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Abiotic contribution to total soil CO2 flux across a broad range of land-cover types in a desert region

Ma, Jie, Liu, Ran, Li, Yan
Journal of Arid Land 2017 v.9 no.1 pp. 13-26
arid lands, carbon, carbon dioxide, carbon sinks, cotton, ecosystems, gardens, halophytes, hops, land cover, soil temperature, China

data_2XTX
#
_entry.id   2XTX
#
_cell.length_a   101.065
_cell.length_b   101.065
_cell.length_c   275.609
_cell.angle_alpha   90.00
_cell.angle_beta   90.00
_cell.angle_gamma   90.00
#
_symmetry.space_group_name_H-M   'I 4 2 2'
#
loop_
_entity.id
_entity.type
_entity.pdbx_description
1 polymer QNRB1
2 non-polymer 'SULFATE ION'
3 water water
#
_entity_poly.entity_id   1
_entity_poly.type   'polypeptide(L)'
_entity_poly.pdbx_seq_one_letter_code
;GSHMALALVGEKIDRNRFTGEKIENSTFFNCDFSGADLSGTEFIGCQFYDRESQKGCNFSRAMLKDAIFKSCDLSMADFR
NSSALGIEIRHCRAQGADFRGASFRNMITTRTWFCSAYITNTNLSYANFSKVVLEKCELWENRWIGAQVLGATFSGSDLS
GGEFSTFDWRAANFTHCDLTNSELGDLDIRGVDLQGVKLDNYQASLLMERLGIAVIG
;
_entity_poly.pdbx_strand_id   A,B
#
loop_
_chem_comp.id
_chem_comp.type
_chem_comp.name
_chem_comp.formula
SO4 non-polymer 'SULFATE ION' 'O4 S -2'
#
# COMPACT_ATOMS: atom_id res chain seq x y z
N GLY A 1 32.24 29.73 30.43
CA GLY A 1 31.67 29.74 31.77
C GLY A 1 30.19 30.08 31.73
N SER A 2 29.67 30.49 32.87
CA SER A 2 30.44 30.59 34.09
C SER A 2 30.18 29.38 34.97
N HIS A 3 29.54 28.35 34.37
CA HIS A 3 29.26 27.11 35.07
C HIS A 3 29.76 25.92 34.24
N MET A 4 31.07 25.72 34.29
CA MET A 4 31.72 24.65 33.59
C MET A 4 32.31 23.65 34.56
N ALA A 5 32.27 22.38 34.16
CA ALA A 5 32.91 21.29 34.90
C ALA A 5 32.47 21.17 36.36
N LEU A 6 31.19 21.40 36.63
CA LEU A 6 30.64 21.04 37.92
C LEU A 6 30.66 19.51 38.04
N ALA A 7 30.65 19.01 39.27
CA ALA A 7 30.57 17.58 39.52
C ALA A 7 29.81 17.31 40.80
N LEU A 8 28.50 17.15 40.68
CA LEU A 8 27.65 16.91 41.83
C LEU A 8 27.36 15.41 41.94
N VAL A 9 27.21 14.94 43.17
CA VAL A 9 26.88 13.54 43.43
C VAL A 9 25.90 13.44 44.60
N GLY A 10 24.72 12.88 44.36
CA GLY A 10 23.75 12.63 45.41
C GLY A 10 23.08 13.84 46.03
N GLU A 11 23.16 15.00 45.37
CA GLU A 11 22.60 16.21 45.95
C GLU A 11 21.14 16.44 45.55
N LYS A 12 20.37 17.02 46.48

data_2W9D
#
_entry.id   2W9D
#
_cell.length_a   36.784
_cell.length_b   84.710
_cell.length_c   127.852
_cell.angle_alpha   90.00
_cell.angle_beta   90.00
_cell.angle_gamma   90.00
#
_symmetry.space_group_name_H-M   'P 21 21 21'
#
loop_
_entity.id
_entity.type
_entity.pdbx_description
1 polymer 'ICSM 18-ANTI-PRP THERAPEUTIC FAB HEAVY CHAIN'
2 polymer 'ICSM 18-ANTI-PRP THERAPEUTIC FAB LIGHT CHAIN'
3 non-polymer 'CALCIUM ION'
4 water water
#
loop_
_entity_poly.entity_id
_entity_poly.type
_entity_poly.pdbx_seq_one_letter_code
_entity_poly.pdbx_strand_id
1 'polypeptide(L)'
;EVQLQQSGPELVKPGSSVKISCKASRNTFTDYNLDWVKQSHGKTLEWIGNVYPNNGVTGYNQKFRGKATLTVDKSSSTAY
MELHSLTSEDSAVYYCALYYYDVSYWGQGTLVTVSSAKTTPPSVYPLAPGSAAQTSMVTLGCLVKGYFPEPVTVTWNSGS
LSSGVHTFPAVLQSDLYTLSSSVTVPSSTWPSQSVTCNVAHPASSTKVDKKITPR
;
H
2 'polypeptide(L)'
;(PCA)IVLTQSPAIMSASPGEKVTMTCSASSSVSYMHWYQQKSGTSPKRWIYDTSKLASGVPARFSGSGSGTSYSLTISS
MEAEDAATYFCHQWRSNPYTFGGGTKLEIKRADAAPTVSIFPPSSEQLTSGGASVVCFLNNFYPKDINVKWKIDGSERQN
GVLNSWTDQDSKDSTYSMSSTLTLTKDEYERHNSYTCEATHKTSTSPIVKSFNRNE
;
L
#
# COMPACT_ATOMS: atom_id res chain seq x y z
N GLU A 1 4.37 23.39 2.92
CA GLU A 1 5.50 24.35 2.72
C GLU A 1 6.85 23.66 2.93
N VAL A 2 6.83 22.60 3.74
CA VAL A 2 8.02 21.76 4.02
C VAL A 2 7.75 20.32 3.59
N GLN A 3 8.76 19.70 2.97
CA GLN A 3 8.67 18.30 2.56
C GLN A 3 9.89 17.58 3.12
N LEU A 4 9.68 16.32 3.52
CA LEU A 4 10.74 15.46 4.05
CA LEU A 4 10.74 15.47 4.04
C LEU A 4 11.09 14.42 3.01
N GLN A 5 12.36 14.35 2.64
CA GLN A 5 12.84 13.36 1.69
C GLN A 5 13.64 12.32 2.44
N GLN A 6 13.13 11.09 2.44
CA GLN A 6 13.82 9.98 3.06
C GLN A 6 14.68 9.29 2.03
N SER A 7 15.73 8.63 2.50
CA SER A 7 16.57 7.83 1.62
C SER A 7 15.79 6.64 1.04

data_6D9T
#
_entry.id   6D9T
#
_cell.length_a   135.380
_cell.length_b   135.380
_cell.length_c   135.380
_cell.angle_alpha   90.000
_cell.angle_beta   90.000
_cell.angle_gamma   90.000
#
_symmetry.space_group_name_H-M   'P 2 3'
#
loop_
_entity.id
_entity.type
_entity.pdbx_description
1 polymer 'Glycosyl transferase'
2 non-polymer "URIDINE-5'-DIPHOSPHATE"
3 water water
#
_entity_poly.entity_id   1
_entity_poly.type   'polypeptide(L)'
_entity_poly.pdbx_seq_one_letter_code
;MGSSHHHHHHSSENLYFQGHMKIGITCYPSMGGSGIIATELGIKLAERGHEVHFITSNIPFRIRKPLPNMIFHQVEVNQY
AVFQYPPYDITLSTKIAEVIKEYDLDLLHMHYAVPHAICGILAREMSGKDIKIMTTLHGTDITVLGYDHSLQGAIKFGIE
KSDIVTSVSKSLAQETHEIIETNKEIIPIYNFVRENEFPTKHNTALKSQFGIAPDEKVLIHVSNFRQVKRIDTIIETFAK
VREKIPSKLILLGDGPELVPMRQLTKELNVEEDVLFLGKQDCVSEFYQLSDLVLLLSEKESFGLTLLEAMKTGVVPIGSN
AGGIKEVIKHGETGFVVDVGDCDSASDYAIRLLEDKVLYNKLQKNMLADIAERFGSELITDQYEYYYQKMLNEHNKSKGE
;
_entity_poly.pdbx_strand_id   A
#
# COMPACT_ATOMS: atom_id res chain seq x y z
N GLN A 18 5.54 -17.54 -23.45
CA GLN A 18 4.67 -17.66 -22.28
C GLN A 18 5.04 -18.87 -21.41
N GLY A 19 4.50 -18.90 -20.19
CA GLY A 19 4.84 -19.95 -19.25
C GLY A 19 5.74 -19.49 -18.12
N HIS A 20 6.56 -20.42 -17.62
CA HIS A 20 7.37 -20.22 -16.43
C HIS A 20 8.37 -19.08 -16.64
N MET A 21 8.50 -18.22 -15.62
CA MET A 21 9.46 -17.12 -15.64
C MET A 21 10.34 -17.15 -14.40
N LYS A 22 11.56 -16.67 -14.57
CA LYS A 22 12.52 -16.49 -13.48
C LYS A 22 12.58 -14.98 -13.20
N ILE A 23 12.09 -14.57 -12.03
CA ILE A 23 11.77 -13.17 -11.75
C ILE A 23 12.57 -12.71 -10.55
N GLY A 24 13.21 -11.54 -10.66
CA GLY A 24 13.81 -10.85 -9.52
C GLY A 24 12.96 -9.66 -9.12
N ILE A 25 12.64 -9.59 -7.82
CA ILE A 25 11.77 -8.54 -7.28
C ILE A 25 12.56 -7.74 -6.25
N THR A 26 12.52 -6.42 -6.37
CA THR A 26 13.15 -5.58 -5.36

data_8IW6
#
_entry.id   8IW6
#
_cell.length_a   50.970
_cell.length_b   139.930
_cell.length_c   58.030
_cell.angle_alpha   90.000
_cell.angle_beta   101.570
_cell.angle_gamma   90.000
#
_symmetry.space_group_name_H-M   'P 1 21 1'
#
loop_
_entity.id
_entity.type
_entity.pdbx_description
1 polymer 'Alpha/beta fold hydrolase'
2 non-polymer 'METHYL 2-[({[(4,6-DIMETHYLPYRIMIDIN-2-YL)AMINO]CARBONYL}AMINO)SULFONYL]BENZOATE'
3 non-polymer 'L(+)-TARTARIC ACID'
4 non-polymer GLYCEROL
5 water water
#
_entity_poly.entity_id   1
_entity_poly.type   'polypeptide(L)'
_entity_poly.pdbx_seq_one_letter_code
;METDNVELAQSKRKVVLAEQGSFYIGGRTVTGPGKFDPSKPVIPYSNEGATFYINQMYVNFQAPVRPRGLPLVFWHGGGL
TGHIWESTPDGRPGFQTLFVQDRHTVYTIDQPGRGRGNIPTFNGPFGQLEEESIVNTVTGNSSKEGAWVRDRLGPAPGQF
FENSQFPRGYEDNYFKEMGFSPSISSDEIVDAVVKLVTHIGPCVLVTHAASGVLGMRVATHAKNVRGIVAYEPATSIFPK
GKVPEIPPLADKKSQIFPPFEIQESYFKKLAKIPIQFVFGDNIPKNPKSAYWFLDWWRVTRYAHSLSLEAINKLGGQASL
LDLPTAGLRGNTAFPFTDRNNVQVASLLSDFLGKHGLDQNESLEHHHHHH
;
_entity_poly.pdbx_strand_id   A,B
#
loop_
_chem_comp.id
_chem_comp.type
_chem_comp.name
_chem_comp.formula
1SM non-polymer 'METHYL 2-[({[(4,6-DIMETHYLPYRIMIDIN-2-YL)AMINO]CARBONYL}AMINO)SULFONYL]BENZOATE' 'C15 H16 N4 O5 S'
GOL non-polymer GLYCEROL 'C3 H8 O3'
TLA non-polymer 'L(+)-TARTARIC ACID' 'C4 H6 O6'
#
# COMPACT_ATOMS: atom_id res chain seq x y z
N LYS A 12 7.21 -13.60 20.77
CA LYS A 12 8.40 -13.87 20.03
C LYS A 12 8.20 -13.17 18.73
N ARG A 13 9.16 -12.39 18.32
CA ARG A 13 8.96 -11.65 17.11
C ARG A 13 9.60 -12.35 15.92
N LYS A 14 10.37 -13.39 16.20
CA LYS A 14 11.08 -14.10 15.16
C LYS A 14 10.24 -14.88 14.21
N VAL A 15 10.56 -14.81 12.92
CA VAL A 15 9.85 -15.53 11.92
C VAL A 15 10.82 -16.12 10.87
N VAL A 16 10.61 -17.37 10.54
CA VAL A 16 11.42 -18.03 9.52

As an important component of ecosystem carbon (C) budgets, soil carbon dioxide (CO₂) flux is determined by a combination of a series of biotic and abiotic processes. Although there is evidence showing that the abiotic component can be important in total soil CO₂ flux (R ₜₒₜₐₗ), its relative importance has never been systematically assessed. In this study, after comparative measurements of CO₂ fluxes on sterilized and natural soils, the R ₜₒₜₐₗ was partitioned into biotic flux (R bᵢₒₜᵢc) and abiotic flux (R ₐbᵢₒₜᵢc) across a broad range of land-cover types (including eight sampling sites: cotton field, hops field, halophyte garden, alkaline land, reservoir edge, native saline desert, dune crest and interdune lowland) in Gurbantunggut Desert, Xinjiang, China. The relative contribution of Rabiotic to R ₜₒₜₐₗ , as well as the temperature dependency and predominant factors for R ₜₒₜₐₗ , R bᵢₒₜᵢc and R ₐbᵢₒₜᵢc , were analyzed. Results showed that R ₐbᵢₒₜᵢc always contributed to R ₜₒₜₐₗ for all of the eight sampling sites, but the degree or magnitude of contribution varied greatly. Specifically, the ratio of R ₐbᵢₒₜᵢc to R ₜₒₜₐₗ was very low in cotton field and hops field and very high in alkaline land and dune crest. Statistically, the ratio of R ₐbᵢₒₜᵢc to R ₜₒₜₐₗ logarithmically increased with decreasing R bᵢₒₜᵢc , suggesting that R ₐbᵢₒₜᵢc strongly affected R ₜₒₜₐₗ when R bᵢₒₜᵢc was low. This pattern confirms that soil CO₂ flux is predominated by biotic processes in most soils, but abiotic processes can also be dominant when biotic processes are weak. On a diurnal basis, R ₐbᵢₒₜᵢc cannot result in net gain or net loss of CO₂, but its effect on transient CO₂ flux was significant. Temperature dependency of R ₜₒₜₐₗ varied among the eight sampling sites and was determined by the predominant processes (abiotic or biotic) of CO₂ flux. Specifically, R bᵢₒₜᵢc was driven by soil temperature while R ₐbᵢₒₜᵢc was regulated by the change in soil temperature (ΔT). Namely, declining temperature (ΔT<0) resulted in negative R ₐbᵢₒₜᵢc (i.e., CO₂ went into soil) while rising temperature (ΔT>0) resulted in positive R ₐbᵢₒₜᵢc (i.e., CO₂ released from soil). Without recognition of R ₐbᵢₒₜᵢc , R bᵢₒₜᵢc would be overestimated for the daytime and underestimated for the nighttime. Although R ₐbᵢₒₜᵢc may not change the sum or the net value of daily soil CO₂ exchange and may not directly constitute a C sink, it can significantly alter the transient apparent soil CO₂ flux, either in magnitude or in temperature dependency. Thus, recognizing the fact that abiotic component in R ₜₒₜₐₗ exists widely in soils has widespread consequences for the understanding of C cycling.